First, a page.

- N is the cause of a few:
- His Farewell theme. It even has some parts that sound like the Mother 3 Love Theme and A Letter From You, My Sweet from the same game. The entire scene it plays over- when he bids one last farewell to the player and thanks them for helping him find the truth- is pretty touching as well for a Pokémon game. It could also be happy, because he's off to finally see the world for himself and find his own purpose in life.
- He is one of the most heartbreaking Anti Villains in fiction, with his farewell theme practically driving his Anti-Villain status home.
- N's playroom gives a rather disturbing and heartbreaking vibe. It has an eerie, childish remix of his theme playing in the background. Whether it's more disturbing or heartbreaking is probably up to the player, but there's something very sad about reading the text about all the toys which were just recently played with, even though N is an adult. It really drives home how isolated he's been his whole life. When you combine this with the psychological Fridge Horror of Ghetsis' emotional manipulation, it makes you pity N more than any other character in the whole franchise.
- The soul-crushing way in which his father betrays him by calling him a freak without a human heart and a disgrace to the family name. Despite being a Motor Mouth, N himself is struck silent for that entire scene.
- And, in a kind of meta example, the official title for N's leitmotif is 'Prisoner to a Formula'.
- A sort of meta example, but Nintendo has said on record that Black and White were a "re-visioning" of the series. They wanted to capture the original feel of the very first games, as if you were starting all over again. And then you get songs like these where the wave of nostalgia just threatens to let the waterworks loose. The first time that music plays, when Bianca's father appears at Nimbasa City to try and take her home... For Bianca fans, it's an especially depressing moment.
- Some of the ferris wheel passengers have sad stories:
- The girl asking you to ride the ferris wheel with her in Autumn, feeling depressed knowing that summer is over and all her friends are at school or on journeys. Once actually riding the wheel with her, she begins to stutter with sadness and asks to sit next to you until the wheel descends.
- There is a kindergartener in Winter who asks you to ride with her, and then after the ride talks about how her father just comes home late after work and sleeps, never spending time with her. A player can infer that her father was an alcoholic, just coming home after drinking all night and passing out. Hell, you don't even need the alcoholism angle to make this sad. This could simply be a girl with a dad that she loves dearly, but he's so focused on his job that he doesn't have the time or energy to give her once he's done. He's addicted to his job and chasing success - even if he might have started out with good intentions in the beginning. Given that Word of God states that culture in Unova is based roughly on American culture, the implications that are there are equally painful. Or you could read it as her parent(s) being in a poor financial situation and her dad needing to take all the hours he can get to provide for her family. Really, the ideas are endless.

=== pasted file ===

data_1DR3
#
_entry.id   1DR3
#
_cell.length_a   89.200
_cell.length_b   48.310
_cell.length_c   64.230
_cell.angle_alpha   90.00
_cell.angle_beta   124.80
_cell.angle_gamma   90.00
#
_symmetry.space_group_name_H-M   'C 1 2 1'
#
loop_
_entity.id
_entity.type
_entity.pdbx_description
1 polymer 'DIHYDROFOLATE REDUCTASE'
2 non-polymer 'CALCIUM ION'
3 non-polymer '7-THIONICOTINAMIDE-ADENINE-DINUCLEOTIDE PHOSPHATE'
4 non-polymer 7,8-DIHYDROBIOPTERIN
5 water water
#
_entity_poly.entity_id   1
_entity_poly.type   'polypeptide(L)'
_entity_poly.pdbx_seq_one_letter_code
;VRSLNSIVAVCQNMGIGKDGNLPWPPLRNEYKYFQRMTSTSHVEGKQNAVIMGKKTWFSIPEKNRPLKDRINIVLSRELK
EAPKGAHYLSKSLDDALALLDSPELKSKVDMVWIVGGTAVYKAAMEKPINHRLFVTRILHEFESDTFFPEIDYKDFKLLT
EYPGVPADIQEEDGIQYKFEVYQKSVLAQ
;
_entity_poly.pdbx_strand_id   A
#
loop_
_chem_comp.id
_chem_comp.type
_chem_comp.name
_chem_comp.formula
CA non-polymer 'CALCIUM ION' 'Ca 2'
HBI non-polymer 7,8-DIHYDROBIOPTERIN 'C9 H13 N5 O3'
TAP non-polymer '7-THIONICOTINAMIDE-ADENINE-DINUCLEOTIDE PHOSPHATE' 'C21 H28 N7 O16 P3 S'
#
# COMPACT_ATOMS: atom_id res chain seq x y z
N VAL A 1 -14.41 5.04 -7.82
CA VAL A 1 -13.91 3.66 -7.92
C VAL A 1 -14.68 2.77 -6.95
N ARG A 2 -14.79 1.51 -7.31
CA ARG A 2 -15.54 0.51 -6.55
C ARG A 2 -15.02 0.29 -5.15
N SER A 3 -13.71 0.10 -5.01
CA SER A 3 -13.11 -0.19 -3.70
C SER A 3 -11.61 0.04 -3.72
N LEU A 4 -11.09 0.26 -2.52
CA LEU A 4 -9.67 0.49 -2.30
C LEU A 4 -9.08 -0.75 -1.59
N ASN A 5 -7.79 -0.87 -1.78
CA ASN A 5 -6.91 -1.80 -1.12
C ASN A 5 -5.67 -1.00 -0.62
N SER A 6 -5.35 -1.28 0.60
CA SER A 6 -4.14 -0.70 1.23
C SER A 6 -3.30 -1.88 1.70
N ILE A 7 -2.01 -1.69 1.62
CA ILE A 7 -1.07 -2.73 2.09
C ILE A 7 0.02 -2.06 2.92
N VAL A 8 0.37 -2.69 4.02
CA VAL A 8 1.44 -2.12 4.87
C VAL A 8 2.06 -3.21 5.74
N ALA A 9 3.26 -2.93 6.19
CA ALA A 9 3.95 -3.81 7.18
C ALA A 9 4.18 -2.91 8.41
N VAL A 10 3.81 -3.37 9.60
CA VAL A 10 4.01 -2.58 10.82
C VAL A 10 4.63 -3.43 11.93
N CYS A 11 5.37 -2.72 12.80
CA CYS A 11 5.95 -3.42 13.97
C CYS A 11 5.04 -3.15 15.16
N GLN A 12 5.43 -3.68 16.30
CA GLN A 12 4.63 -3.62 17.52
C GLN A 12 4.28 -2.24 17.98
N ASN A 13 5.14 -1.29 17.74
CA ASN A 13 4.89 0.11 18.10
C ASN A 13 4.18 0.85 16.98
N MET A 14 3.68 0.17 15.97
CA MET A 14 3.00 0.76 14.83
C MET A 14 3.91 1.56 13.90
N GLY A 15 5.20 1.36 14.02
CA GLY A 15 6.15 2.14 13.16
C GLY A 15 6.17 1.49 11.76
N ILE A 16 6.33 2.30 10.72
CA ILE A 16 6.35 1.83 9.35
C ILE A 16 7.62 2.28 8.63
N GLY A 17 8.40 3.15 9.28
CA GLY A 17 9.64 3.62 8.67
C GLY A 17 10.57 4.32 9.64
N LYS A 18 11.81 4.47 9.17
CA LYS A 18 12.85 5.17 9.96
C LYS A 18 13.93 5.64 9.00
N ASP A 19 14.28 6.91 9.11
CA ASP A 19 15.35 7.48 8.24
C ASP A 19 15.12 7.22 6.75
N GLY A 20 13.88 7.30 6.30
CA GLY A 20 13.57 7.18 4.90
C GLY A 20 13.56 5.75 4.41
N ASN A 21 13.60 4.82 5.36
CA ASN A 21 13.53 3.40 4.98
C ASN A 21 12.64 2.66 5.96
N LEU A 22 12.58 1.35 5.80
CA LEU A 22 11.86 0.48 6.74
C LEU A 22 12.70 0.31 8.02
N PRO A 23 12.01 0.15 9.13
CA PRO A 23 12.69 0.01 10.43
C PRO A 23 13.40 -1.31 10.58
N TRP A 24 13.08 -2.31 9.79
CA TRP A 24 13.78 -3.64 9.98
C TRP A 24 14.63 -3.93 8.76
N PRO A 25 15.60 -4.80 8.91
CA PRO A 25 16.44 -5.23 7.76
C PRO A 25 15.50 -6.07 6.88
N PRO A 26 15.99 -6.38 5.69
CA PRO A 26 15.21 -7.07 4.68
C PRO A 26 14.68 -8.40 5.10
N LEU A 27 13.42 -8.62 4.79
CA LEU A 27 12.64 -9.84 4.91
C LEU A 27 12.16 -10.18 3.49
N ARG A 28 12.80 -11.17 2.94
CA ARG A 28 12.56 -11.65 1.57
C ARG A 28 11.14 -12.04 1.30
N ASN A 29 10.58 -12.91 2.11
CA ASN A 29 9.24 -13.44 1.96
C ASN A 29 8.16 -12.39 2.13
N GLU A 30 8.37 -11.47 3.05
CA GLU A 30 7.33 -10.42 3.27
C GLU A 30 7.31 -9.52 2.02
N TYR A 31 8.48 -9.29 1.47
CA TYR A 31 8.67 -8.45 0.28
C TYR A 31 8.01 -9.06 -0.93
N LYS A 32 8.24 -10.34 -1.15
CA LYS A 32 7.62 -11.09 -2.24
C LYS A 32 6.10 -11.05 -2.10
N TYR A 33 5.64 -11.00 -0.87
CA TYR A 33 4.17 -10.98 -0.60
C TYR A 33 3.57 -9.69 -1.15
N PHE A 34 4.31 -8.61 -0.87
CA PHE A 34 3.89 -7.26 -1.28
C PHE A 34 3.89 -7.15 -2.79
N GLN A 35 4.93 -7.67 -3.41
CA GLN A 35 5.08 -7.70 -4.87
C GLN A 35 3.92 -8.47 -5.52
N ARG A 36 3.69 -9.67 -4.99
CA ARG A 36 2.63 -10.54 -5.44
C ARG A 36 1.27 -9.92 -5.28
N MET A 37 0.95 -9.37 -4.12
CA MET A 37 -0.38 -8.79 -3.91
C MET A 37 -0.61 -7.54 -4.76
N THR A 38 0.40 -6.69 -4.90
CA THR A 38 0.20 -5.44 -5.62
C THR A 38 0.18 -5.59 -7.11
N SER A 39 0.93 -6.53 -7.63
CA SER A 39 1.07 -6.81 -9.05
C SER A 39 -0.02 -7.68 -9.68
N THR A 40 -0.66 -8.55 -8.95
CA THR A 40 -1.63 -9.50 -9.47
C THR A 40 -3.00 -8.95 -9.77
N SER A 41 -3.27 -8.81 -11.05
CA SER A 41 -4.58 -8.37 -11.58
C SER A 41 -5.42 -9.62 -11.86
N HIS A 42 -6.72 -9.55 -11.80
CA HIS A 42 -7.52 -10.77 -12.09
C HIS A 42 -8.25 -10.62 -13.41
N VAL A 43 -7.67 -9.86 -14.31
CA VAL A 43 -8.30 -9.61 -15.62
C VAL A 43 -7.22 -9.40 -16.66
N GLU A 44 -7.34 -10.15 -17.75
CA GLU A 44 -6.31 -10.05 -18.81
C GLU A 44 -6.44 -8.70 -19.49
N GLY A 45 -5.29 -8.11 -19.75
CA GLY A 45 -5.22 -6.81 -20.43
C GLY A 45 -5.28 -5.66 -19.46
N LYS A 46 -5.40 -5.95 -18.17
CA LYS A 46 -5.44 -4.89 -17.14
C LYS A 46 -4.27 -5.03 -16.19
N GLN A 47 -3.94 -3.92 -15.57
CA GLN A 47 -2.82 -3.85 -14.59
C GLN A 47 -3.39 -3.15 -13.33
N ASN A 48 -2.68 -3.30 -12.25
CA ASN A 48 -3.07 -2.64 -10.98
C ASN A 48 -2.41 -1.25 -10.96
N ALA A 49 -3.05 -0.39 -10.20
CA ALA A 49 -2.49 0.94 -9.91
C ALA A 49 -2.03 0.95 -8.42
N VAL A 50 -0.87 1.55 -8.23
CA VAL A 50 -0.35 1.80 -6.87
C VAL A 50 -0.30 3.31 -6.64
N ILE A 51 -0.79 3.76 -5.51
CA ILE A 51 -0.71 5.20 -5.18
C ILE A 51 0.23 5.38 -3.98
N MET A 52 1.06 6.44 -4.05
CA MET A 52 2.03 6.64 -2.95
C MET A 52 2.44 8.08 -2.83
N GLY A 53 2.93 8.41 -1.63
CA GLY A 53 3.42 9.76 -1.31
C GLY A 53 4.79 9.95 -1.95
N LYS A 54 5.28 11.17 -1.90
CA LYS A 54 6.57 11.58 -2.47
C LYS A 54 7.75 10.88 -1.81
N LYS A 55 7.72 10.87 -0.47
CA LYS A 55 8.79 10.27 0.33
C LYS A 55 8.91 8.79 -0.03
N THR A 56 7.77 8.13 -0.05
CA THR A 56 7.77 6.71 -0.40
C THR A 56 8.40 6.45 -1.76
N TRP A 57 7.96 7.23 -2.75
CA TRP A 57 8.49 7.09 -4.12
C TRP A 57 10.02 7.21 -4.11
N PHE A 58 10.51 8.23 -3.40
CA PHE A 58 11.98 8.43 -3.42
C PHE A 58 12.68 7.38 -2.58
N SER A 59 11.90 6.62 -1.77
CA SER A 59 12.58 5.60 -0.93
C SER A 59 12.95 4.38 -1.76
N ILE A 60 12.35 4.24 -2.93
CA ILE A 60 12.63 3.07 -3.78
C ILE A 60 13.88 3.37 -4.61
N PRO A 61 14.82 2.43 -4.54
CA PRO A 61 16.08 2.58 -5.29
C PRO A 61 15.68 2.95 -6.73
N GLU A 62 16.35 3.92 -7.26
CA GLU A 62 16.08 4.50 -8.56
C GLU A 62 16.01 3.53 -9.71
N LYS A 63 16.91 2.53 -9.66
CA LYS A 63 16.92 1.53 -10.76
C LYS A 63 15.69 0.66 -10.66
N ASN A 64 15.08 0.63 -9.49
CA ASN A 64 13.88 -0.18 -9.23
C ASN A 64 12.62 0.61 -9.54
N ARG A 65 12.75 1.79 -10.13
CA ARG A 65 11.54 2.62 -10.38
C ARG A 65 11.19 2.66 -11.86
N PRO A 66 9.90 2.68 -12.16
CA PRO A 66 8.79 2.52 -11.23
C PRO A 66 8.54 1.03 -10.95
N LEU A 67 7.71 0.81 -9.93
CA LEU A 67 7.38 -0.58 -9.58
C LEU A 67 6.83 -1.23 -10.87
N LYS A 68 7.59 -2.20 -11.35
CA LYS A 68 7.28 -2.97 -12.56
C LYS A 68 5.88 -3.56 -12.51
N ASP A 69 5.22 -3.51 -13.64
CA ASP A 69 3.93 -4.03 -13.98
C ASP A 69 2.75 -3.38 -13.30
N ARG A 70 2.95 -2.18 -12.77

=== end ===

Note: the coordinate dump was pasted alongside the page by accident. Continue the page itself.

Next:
- One of the people you ride the ferris wheel with is a sickly young man. It takes all of his willpower to get to the ride and back home. What makes it sadder is that the rest of his Trainer class, the Rich Boy, tend to be rather stuck-up and arrogant, but Martin is sweet and sincere. His dialogue makes it sound as if he's dying and all he wanted was a Pokemon battle to give him and his Tranquill some exercise and go on a Ferris wheel with a friend (or even as a date), before he died.
- Yamask. It was once human. It's deeply depressed that it isn't."Each of them carries a mask that used to be its face when it was human. Sometimes they look at it and cry."
- In the free 3DS app "Pokédex 3D", if you manage to get Yamask downloaded from the internet, chances increase if you scanned its AR marker earlier, you can press A to initiate its animation. It takes the mask it holds, lifts it up, and looks at it. It appears to be in joy, but you can tell that it's apparently faking happiness.
- How about Alder and his dead Pokemon? Throughout the game you only hear bits about it, but after the Elite Four is beaten, you get pretty much the whole story of Alder and his Pokemon when you meet him atop Celestial Tower, and that's where it reaches full Tear Jerker status. Why's Alder there, you ask? That's where his Pokemon was buried. And he rings the bell there...to comfort its spirit.
- Another example from the Celestial Tower: One of the random trainers you can battle says she has a really strong Pokemon. Upon beating her, she remembers that she doesn't have one, at least not anymore. Considering that this is the Celestial Tower, it's not too hard to connect the dots.
- The scene in Nimbasa City with Bianca and her father where he finally accepts her journey is both this and heartwarming, especially if you're about to make a big step in life yourself. The music only ups the tear-jerker factor.
Tear Jerker / Pokémon Black and White